The Third Circuit disagrees, finding that an order denying a motion to stay proceedings pending arbitration is “not ․ an order denying an interlocutory injunction under section 1292(a)(1).” Medtronic AVE, 247 F.3d at 52 (citing Gulfstream Aerospace Corp. v. Mayacamas Corp., 485 U.S. 271, 287-88, 108 S.Ct. 1133, 99 L.Ed.2d 296 (1988) (order granting or denying motion to stay legal proceedings is not appealable as injunction under 28 U.S.C. § 1292(a)(1))). Therefore, the Third Circuit holds that “this case is the unusual one that finally turns on the residual jurisdictional statute, 28 U.S.C. § 1294(1)[.]” Id. at 53. Section 1294(1) states, “Except as provided in sections 1292(c), 1292(d), and 1295 ․ appeals from reviewable decisions ․ shall be taken ․ [f]rom a district court of the United States to the court of appeals for the circuit embracing the district [.]” 3
In sum, the key difference between the Third and Federal Circuits' analyses concerns whether the denial of a motion to compel arbitration is equivalent to the denial of an injunction. Under the Federal Circuit approach, denying a motion to compel has an injunctive effect and, therefore, the Federal Circuit has exclusive appellate jurisdiction under 28 U.S.C. § 1292(a)(1) and 1292(c). See Microchip Tech., 367 F.3d at 1354-55. According to the Third Circuit, denying a motion to compel does not have an injunctive effect and, thus, subsection 1292(a)(1) and 1292(c) do not vest the Federal Circuit with appellate jurisdiction. See Medtronic AVE, 247 F.3d at 51-53. In a non-patent case, this court has already rejected the argument that section 1292(a)(1) grants jurisdiction to review denials of motions to compel arbitration because of their alleged “injunctive effect.” See McLaughlin Gormley King Co. v. Terminix Int'l Co., 105 F.3d 1192, 1193 (8th Cir.1997). Consequently, we must reject the Federal Circuit's analysis in Microchip Tech.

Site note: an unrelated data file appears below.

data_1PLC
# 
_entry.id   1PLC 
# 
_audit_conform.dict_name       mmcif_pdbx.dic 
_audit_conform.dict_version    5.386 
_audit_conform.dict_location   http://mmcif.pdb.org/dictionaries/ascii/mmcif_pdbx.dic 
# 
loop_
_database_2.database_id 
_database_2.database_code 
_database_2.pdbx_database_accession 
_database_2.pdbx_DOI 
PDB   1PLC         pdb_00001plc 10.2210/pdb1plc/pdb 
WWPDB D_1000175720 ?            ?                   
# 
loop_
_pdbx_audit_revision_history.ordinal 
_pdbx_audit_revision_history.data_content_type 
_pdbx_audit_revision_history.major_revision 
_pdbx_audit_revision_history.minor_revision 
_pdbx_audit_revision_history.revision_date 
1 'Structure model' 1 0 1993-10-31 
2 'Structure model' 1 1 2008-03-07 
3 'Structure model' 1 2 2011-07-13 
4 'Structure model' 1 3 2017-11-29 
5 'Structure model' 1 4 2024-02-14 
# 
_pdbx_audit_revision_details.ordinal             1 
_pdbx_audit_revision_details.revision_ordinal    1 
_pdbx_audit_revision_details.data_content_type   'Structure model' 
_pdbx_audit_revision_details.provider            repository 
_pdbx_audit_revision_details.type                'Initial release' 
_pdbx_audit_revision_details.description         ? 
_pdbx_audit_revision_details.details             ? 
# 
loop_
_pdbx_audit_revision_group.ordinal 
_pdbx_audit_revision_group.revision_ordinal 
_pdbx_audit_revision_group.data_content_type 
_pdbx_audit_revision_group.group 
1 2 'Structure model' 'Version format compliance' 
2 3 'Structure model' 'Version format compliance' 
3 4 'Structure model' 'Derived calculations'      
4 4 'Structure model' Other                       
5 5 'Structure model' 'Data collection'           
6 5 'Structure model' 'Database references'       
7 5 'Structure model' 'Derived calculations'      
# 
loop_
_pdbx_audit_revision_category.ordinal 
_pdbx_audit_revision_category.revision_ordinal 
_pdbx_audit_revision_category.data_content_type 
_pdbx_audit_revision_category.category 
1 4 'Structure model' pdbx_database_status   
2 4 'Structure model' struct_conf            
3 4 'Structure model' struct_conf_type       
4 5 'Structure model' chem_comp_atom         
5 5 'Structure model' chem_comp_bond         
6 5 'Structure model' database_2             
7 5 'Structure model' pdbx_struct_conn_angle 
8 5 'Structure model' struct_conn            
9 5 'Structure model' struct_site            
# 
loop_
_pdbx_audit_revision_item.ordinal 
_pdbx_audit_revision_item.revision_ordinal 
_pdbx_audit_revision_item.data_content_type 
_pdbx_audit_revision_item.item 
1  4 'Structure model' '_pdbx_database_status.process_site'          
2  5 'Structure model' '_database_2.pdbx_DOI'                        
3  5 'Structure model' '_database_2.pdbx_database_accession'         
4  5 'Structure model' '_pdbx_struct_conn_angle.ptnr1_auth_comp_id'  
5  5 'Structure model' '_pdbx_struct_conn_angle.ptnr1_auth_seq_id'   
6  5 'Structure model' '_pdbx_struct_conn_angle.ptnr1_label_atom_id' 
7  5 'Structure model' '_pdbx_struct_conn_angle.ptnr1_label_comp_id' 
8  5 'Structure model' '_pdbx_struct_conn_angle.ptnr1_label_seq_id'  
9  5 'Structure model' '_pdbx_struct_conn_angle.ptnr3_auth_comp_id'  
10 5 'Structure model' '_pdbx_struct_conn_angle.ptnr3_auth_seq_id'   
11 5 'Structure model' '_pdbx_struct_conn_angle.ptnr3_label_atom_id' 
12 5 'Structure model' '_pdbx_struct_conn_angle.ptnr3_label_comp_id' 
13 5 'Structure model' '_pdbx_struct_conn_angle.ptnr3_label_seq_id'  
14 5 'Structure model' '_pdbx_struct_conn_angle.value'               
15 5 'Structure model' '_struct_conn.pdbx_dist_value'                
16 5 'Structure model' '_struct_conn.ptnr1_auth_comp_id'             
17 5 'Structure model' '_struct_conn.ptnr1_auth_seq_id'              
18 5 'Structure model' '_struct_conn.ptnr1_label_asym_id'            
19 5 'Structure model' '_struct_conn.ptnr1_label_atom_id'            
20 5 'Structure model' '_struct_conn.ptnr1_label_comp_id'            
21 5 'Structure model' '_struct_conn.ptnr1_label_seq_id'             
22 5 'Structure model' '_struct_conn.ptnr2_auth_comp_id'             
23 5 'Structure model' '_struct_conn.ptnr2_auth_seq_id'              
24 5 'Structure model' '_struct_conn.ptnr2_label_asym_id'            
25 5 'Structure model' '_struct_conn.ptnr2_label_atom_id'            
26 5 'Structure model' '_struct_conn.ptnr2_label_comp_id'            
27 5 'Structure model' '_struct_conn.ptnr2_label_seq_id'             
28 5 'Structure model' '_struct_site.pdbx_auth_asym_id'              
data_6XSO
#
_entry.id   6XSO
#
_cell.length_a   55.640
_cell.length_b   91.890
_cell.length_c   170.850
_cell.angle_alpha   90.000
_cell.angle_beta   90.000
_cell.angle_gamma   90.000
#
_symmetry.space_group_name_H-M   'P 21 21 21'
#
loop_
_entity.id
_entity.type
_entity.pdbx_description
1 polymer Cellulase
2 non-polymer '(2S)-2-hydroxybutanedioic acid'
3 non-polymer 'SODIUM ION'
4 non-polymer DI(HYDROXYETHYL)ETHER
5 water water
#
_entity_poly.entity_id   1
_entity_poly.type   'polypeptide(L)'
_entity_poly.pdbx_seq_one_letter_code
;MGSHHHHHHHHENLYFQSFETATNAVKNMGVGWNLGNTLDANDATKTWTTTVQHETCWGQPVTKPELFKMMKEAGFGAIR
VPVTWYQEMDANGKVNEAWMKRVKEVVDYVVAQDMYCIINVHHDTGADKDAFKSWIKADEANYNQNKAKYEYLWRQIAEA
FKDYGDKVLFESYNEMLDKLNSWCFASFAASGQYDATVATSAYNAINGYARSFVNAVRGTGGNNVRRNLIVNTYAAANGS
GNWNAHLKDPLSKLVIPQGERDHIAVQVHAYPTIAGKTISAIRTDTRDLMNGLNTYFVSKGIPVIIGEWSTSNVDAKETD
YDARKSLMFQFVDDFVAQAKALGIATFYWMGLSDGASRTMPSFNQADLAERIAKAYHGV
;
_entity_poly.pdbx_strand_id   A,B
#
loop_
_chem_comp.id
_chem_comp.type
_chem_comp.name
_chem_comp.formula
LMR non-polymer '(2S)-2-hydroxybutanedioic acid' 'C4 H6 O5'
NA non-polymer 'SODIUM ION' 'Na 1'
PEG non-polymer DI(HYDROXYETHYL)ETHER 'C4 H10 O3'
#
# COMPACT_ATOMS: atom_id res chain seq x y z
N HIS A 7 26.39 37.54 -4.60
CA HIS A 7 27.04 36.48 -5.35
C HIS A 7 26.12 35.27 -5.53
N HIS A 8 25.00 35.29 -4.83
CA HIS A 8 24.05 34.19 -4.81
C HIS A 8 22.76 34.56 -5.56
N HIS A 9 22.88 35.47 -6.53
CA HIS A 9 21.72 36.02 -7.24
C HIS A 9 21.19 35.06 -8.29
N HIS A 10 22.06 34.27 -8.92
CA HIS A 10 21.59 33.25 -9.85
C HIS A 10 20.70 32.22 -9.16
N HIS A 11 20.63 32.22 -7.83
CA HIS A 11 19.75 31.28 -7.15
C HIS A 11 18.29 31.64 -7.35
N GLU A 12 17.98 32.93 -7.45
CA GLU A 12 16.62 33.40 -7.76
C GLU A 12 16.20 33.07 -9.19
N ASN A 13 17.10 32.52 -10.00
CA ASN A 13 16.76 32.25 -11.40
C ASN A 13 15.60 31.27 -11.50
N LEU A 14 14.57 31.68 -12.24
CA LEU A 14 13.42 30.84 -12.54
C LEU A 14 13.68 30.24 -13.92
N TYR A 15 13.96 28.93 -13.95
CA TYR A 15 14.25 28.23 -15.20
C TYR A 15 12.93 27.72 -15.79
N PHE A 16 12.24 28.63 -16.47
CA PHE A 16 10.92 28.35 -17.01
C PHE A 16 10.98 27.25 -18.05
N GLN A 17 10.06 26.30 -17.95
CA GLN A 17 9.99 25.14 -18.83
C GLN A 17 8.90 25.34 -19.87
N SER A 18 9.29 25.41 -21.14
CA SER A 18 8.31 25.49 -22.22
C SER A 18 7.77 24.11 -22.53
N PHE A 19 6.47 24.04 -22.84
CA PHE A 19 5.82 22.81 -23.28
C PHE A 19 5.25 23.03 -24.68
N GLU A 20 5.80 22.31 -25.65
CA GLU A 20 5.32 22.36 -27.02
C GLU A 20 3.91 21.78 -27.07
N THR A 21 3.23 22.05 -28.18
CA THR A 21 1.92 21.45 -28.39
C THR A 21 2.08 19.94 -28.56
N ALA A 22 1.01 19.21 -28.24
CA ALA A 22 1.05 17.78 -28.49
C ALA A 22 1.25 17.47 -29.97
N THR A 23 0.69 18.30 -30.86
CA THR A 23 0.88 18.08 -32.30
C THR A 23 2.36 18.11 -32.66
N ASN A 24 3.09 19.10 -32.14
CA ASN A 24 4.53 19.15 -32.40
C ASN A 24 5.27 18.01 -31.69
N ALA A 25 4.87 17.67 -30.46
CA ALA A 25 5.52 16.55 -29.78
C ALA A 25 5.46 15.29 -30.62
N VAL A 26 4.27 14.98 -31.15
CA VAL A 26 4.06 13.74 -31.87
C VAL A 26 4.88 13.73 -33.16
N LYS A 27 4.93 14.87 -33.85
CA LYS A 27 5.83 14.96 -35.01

Because the district court's decision denying Costco's motion to compel arbitration was neither “final” nor “injunctive,” the Federal Circuit does not have exclusive jurisdiction over this appeal.4 Instead, as the Third Circuit decided in Medtronic AVE, this court has jurisdiction pursuant to 9 U.S.C. § 16(a)(1), which renders the denial of a motion to compel arbitration appealable, and 28 U.S.C. § 1294(1), “which provides, with exceptions that [ ] are inapplicable, that an appeal from a reviewable decision of a district court ‘shall be taken to the ․ court of appeals for the circuit embracing the district.’ ” Medtronic AVE, 247 F.3d at 53 (quoting 28 U.S.C. § 1294(1)). Because this appeal came from the United States District Court for the Eastern District of Missouri, which is within this circuit, we have appellate jurisdiction.